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Takeaways: Penn State Falls on Senior Day

After nine years of finishing the regular season with an above .500 record, the Nittany Lions finally finished 6-6, just scraping out their first bowl eligible season since 2011. It certainly wasn’t a pretty season, and it while it easily could have ended with a few more wins had a few plays gone differently, the record is about representative of the team’s play. While Saturday’s loss wasn’t the same as most of the close heartbreakers this team has suffered, it too was fairly representative of the season. From missed opportunities, to questionable calls, here are our takeaways from this game.

Big plays kill this team

One of the really unfortunate parts about Saturday was that it was pretty close for a large portion of the game. While the score wasn’t within ten points after the first quarter, for the most part, it didn’t feel as if the game was too out of hand. Take away the opening play, add the touchdown that slipped out of Godwin’s hands into Trae Waynes’, and at halftime, this is a tie game. Later in the game, if the defensive line can stop Langford from pushing his way to the end zone, four points come off the board, and if the team can stop, or even recover, the Hackenberg fumble, it is a completely different game.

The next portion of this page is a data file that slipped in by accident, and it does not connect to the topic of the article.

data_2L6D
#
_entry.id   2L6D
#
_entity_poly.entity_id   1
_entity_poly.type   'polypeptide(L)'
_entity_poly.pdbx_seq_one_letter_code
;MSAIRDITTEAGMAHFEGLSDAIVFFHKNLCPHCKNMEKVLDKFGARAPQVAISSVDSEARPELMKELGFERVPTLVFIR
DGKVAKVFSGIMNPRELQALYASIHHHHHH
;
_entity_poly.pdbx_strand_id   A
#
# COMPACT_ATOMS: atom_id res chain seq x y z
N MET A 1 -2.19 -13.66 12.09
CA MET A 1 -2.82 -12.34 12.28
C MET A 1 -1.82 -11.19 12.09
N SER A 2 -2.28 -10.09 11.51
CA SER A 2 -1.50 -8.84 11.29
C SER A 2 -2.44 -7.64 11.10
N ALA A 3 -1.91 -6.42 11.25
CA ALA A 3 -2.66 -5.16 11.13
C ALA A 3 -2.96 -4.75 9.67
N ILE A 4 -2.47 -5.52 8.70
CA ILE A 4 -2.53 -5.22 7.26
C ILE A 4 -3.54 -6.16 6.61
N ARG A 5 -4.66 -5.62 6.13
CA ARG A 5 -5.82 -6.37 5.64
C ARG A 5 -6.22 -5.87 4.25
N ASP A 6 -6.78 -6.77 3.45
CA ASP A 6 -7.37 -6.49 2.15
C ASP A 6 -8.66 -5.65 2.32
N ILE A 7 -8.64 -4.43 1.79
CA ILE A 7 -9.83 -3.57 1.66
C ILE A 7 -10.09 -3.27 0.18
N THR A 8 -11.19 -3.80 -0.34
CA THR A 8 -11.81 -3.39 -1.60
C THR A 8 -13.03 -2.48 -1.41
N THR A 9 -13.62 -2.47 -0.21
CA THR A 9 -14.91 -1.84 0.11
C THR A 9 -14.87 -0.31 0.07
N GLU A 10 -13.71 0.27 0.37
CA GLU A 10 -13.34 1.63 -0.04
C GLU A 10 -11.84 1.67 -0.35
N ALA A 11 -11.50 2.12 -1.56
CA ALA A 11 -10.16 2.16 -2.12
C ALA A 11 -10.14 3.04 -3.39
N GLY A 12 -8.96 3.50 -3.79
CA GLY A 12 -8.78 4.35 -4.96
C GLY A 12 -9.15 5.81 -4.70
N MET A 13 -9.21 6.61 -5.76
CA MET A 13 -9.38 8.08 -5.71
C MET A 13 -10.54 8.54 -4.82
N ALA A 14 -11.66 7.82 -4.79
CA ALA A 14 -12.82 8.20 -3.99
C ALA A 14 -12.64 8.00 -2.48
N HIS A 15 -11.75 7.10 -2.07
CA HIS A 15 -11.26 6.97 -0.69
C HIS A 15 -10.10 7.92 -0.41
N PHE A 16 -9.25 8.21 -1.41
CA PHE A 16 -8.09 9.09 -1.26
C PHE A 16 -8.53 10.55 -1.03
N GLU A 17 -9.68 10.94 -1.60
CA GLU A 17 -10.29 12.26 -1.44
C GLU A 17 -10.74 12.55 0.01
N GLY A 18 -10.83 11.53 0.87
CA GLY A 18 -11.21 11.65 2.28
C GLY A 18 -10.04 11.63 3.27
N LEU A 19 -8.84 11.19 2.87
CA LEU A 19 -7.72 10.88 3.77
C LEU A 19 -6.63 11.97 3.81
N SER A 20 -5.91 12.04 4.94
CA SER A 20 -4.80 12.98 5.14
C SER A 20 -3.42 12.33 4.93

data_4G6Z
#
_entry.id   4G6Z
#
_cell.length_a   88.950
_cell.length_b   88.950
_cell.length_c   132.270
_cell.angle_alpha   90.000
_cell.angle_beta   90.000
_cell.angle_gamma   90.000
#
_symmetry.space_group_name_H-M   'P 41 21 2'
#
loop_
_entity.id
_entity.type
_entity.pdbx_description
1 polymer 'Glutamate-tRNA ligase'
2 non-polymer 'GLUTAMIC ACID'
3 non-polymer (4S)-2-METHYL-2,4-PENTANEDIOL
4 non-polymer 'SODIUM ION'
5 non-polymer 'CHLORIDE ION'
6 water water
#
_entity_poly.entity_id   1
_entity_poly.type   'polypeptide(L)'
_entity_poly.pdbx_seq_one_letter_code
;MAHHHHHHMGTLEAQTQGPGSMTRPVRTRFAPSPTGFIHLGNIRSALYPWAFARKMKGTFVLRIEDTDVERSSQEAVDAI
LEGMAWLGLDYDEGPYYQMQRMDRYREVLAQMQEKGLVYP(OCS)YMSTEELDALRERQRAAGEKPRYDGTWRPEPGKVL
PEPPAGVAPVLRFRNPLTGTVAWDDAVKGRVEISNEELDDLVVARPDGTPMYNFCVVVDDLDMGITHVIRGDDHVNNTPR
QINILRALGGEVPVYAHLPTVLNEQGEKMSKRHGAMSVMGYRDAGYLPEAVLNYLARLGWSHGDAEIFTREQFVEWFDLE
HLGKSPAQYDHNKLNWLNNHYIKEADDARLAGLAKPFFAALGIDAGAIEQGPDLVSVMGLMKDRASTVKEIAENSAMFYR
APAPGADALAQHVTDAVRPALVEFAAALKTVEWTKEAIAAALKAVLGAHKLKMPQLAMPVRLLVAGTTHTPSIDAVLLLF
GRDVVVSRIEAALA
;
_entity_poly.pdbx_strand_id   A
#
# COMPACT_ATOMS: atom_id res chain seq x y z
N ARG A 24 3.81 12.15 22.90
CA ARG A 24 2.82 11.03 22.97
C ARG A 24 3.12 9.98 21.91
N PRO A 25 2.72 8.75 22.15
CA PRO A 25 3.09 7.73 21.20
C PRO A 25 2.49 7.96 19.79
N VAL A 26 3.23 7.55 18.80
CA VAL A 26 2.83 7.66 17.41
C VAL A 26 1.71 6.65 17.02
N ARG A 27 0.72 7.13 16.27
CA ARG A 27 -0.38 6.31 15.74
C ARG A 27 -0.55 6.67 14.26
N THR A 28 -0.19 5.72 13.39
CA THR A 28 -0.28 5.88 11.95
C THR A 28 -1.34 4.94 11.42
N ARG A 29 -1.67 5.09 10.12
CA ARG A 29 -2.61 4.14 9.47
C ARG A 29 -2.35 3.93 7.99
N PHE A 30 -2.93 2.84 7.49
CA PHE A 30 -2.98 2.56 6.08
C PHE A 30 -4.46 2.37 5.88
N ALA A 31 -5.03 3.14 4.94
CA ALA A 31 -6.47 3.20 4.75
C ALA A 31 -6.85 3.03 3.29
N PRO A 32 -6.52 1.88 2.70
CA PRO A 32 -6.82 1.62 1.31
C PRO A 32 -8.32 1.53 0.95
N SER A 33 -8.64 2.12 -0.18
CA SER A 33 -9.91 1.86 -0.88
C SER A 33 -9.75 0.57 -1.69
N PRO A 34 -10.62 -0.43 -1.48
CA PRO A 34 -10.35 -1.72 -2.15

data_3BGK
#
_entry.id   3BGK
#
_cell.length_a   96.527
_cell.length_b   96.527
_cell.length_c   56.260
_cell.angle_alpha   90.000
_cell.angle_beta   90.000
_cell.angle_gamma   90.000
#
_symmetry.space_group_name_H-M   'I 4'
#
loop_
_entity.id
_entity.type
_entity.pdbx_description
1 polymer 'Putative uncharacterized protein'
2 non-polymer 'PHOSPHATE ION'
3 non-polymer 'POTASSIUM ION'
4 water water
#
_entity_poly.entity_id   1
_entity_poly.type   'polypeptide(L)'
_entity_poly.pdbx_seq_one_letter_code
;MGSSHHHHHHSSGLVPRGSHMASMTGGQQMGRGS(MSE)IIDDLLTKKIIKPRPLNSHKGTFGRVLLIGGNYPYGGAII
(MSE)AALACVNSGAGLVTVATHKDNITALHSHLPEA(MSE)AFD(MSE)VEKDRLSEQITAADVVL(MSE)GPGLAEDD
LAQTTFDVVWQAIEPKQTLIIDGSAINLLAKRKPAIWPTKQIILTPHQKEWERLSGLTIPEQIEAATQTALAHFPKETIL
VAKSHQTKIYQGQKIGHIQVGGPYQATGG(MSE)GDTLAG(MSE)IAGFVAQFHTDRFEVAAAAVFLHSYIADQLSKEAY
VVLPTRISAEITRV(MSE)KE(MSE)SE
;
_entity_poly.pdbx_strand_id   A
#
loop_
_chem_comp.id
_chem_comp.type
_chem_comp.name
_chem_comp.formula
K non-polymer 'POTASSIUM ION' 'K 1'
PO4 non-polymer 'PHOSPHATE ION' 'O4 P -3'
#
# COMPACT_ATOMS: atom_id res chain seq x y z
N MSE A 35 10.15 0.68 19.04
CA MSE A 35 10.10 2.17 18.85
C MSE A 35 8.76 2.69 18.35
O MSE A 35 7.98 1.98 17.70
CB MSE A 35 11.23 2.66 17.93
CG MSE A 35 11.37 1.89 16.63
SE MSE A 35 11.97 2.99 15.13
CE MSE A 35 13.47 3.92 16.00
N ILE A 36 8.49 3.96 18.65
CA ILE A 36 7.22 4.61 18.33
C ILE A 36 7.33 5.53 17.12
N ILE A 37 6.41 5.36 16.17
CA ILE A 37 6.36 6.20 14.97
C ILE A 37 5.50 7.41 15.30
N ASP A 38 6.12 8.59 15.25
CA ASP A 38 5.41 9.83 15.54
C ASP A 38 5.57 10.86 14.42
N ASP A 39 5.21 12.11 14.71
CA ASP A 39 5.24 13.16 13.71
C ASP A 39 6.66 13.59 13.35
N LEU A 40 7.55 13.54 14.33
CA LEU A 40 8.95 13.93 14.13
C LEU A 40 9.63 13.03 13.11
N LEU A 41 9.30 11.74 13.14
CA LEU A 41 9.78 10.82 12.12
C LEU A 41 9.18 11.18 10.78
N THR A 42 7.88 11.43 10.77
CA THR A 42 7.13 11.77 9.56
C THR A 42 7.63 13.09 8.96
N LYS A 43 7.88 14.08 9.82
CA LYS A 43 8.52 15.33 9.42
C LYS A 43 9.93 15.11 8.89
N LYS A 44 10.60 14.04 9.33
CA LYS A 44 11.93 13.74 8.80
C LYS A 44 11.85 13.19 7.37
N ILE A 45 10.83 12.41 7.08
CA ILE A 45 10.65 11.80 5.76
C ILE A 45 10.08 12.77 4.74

Now, obviously, these key mistakes are, for the most part, on the Nittany Lions, but if one or two swing the other way, this game more than likely would have stayed close for far longer, and would have given Penn State a real opportunity to come out with a victory. Big plays are everything, especially in a game with so much emphasis on momentum, and to have all of those plays go wrong — not to mention Sam Ficken’s only non-blocked miss of the year — absolutely destroys a team’s chances, no matter how well they play otherwise.

Defense can only get you so far against good teams

No matter how good this defense has been, against a team like Michigan State who has scored no less than 27 points in each of its 12 games, you’re going to give a little. If the Nittany Lions held the Spartans to even 21, the game would have still ended two possessions apart, which is completely unacceptable. If this team wants to win in a bowl against an even somewhat competitive team, it needs to do better than just 10 points.

Even when given incredible field position, this offense couldn’t capitalize more often than not, throwing away multiple opportunities to score and close the gap. Of the three drives starting in Michigan State territory, the results were a total of three points, one turnover, and a punt. It’s hard to believe a team with figures like those only gained 65 fewer yards than the team that hung 34 points on them, but, somehow it happened.

This coaching staff needs another year